‘MAIL’ reporter Graeme Cousins learns how to save a life thanks to a pioneering new programme at Kinnego Marina

Graeme tries his hand at throwing a lifeline.
Graeme tries his hand at throwing a lifeline.

It sounds a little obvious to state that a life jacket can save your life, but it’s also true that if used incorrectly it could put your life in danger.

Last week staff at Craigavon Borough Council’s Kinnego Marina led the way by pioneering a new approach to water safety training.

The ‘MAIL’ was invited along and reporter Graeme Cousins got to see first hand the importance of having the correct safety equipment when working or taking part in leisure activities around water.

The ‘dry’ launch of the water safety training took place last Thursday at Kinnego Marina and was attended by a number of interested parties from other marinas and water activity-based organisations throughout Northern Ireland.

Being the outsider Graeme quickly learned that simply having a life jacket on wasn’t the catch-all guarantee that many people think.

If life jackets don’t fit or haven’t been checked for wear and tear or weaknesses in the mechanism, they’re as much use as not having one on at all.

In fact, in the case of wearing a life jacket which is far too big it can actually endanger your life when you go into the water by slipping up and blocking your airways.

It’s also important to wear a life jacket suitable for your needs if you’re working for long periods around water. If you’re carrying out manual work it’s impractical to wear a bulky jacket that gets in the road so the tendency is to take it off.

Better advice would be to go for a smaller life jacket. Some modern jackets are no bigger than a scarf, which when uninflated fit snugly around your neck.

Another useful addition is a crotch strap to stop the jacket slipping up when in the water.

It was noted that a further danger with life jackets is jumping into the water with a jacket fully inflated. This could result in jarring to the neck depending on how you impact the water due to the buoyancy of the device.

In most cases it’s recommended those attempting a rescue don’t get into the water if at all possible.

Staff at Kinnego gave a live rescue demo in the water then allowed those in attendance on Thursday got to try out a life line kit which can be used instead of a rubber ring to send a rope to someone who is struggling in the water.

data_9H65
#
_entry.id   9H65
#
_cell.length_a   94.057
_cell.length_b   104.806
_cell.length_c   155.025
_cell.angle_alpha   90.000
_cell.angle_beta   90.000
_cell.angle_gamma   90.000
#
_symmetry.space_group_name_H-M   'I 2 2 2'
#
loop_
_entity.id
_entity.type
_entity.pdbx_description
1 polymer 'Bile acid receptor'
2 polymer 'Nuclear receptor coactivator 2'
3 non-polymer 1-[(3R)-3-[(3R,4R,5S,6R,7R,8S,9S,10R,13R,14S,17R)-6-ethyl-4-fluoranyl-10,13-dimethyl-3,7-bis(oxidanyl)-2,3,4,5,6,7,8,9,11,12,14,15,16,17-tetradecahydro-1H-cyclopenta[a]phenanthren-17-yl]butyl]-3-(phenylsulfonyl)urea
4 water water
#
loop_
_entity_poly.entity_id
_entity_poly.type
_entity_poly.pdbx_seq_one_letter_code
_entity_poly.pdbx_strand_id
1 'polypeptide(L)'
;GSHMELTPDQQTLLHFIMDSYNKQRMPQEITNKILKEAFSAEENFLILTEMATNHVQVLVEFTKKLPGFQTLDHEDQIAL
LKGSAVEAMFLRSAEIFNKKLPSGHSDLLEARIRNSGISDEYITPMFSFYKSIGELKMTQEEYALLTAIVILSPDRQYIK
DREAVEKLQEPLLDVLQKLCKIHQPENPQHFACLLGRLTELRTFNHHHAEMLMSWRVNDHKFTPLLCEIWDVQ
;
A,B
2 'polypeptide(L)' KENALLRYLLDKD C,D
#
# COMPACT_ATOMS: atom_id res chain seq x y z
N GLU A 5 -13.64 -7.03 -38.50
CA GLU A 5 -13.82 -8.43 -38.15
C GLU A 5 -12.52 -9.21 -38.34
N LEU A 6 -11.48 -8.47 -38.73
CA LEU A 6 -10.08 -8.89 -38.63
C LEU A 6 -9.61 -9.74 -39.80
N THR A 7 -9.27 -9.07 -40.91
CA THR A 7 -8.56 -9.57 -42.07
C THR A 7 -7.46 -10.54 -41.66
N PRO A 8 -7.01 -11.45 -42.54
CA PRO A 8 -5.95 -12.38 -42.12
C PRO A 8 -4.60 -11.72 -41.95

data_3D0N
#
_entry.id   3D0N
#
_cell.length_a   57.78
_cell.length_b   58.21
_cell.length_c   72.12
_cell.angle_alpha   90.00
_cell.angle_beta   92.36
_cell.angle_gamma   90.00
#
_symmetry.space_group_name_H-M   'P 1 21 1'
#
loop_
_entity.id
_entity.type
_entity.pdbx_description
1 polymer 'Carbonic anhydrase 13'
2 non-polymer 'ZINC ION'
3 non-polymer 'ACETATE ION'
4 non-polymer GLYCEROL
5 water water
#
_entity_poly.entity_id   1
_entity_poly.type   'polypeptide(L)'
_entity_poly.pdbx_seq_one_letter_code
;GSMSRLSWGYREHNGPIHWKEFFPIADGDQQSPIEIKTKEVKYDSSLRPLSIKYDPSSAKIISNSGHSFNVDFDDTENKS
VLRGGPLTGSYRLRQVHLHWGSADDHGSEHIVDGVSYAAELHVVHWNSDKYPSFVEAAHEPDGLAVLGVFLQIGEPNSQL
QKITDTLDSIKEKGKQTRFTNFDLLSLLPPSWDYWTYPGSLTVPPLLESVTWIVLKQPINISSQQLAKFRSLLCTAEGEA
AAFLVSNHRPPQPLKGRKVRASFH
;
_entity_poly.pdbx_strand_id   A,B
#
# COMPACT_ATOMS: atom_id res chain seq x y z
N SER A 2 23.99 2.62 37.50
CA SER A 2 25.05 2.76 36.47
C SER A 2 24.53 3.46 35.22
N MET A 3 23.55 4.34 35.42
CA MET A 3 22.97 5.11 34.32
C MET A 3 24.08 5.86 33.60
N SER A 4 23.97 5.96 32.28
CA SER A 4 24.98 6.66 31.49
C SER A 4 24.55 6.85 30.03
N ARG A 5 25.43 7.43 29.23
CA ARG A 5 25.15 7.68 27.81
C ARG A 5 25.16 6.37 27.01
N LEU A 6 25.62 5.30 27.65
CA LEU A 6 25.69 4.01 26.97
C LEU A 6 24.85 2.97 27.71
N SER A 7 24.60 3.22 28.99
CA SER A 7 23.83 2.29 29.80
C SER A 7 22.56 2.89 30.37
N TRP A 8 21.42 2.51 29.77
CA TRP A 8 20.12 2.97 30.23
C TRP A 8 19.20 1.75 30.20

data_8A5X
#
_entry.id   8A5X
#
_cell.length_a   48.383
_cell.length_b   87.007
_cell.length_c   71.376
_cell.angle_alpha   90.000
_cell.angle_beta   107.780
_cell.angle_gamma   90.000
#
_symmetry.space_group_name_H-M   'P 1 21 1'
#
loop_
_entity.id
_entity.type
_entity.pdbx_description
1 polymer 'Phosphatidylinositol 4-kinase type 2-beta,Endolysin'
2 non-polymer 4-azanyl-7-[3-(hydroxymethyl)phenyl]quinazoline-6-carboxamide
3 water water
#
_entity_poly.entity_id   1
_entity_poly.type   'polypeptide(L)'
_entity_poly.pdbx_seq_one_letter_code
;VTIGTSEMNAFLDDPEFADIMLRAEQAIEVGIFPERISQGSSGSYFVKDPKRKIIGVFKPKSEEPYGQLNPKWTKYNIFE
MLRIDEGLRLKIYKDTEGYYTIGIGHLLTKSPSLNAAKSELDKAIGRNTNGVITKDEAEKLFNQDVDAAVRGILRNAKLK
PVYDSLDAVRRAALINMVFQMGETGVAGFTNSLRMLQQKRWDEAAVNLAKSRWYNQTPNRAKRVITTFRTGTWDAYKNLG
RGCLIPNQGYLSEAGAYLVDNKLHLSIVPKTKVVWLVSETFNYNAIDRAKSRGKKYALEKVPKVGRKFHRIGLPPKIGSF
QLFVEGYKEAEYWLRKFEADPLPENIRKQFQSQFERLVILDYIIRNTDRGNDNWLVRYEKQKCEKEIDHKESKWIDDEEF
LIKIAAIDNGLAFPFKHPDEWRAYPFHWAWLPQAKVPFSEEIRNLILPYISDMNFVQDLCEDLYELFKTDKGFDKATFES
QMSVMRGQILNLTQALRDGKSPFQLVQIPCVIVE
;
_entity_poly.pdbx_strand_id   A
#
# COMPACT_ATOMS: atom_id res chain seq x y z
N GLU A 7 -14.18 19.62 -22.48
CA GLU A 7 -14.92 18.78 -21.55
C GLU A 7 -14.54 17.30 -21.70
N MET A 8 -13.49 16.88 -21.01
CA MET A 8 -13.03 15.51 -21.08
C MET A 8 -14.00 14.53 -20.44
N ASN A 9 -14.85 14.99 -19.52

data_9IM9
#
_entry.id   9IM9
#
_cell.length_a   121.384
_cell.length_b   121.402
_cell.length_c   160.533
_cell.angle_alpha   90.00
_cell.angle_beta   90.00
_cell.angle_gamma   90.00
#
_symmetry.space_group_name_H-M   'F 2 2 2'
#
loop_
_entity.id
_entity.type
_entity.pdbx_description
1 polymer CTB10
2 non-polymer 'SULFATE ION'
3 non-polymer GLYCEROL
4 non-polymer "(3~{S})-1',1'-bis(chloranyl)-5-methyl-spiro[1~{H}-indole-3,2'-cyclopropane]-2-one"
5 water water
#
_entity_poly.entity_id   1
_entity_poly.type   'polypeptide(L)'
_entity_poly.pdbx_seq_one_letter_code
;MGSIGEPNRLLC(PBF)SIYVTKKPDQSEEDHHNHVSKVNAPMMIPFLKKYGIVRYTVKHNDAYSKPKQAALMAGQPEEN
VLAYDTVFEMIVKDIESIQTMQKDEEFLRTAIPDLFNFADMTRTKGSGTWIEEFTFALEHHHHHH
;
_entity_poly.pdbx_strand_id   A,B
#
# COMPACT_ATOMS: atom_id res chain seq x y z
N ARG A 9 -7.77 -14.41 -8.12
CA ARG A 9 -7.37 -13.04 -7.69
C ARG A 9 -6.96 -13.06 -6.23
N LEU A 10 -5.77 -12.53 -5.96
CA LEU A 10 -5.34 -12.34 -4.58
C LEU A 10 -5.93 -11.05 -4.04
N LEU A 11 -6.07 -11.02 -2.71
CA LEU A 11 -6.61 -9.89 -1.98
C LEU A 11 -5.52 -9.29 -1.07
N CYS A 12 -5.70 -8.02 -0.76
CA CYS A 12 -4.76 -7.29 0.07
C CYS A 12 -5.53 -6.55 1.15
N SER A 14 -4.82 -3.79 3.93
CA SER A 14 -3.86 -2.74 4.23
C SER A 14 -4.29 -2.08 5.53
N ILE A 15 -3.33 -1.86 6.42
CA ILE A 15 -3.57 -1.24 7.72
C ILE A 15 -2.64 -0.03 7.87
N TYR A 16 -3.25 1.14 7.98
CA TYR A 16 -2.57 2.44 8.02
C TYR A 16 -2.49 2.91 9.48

Our reporter found the kit extremely easy to use and commented: “Essentially it’s just a rope bunched up inside a bag to give the object you’re throwing a bit of weight. As it travels the rope unfurls and the weight of the bag on the end of the rope is negligible. It’s a simple idea and a very practical lifesaving tool.”

Kinnego Marina Training Centre in partnership with the Royal Life Saving Society (RLSS) were delighted to announce the launch of the National Water Safety Management Programme (NWSMP) which meets the civil and statutory safety management obligations of employers.

The local marina is the first to bring this vital occupational water safety training to Northern Ireland.

“It’s practical preventative training,” said Oxford Island Manager/ Harbour Master of Kinnego Marina Paddy Prunty.

“It’s not long winded but rather basic hazard awareness tailored for each organisation. Employers who’ve construction workers working every day near or close to water will need extensive training in comparison to those who only occasionally work around water”.

“It’s also about assessing the hazard. Is the water cold, freeflowing or still. Are there unseen hazards. If someone gets into difficulty it may be the case that instead of immediately jumping in to rescue you could throw them a line – and we will train people on how to do that.”

The National Water Safety Management Programme is a suite of interlinked training awards designed for any organisation with employees who work in, on or near water. This ranges from an entry level for teachers who need basic water safety competency around water rather than full water rescues capability, to the more advanced in-water rescue.

Courses for the remainder of 2014 and for 2015 are being scheduled now and the staff at Kinnego Marina also hope to take the course on the road and to schools and youth organisations.

For further information contact Kinnego Marina on 3831 6587.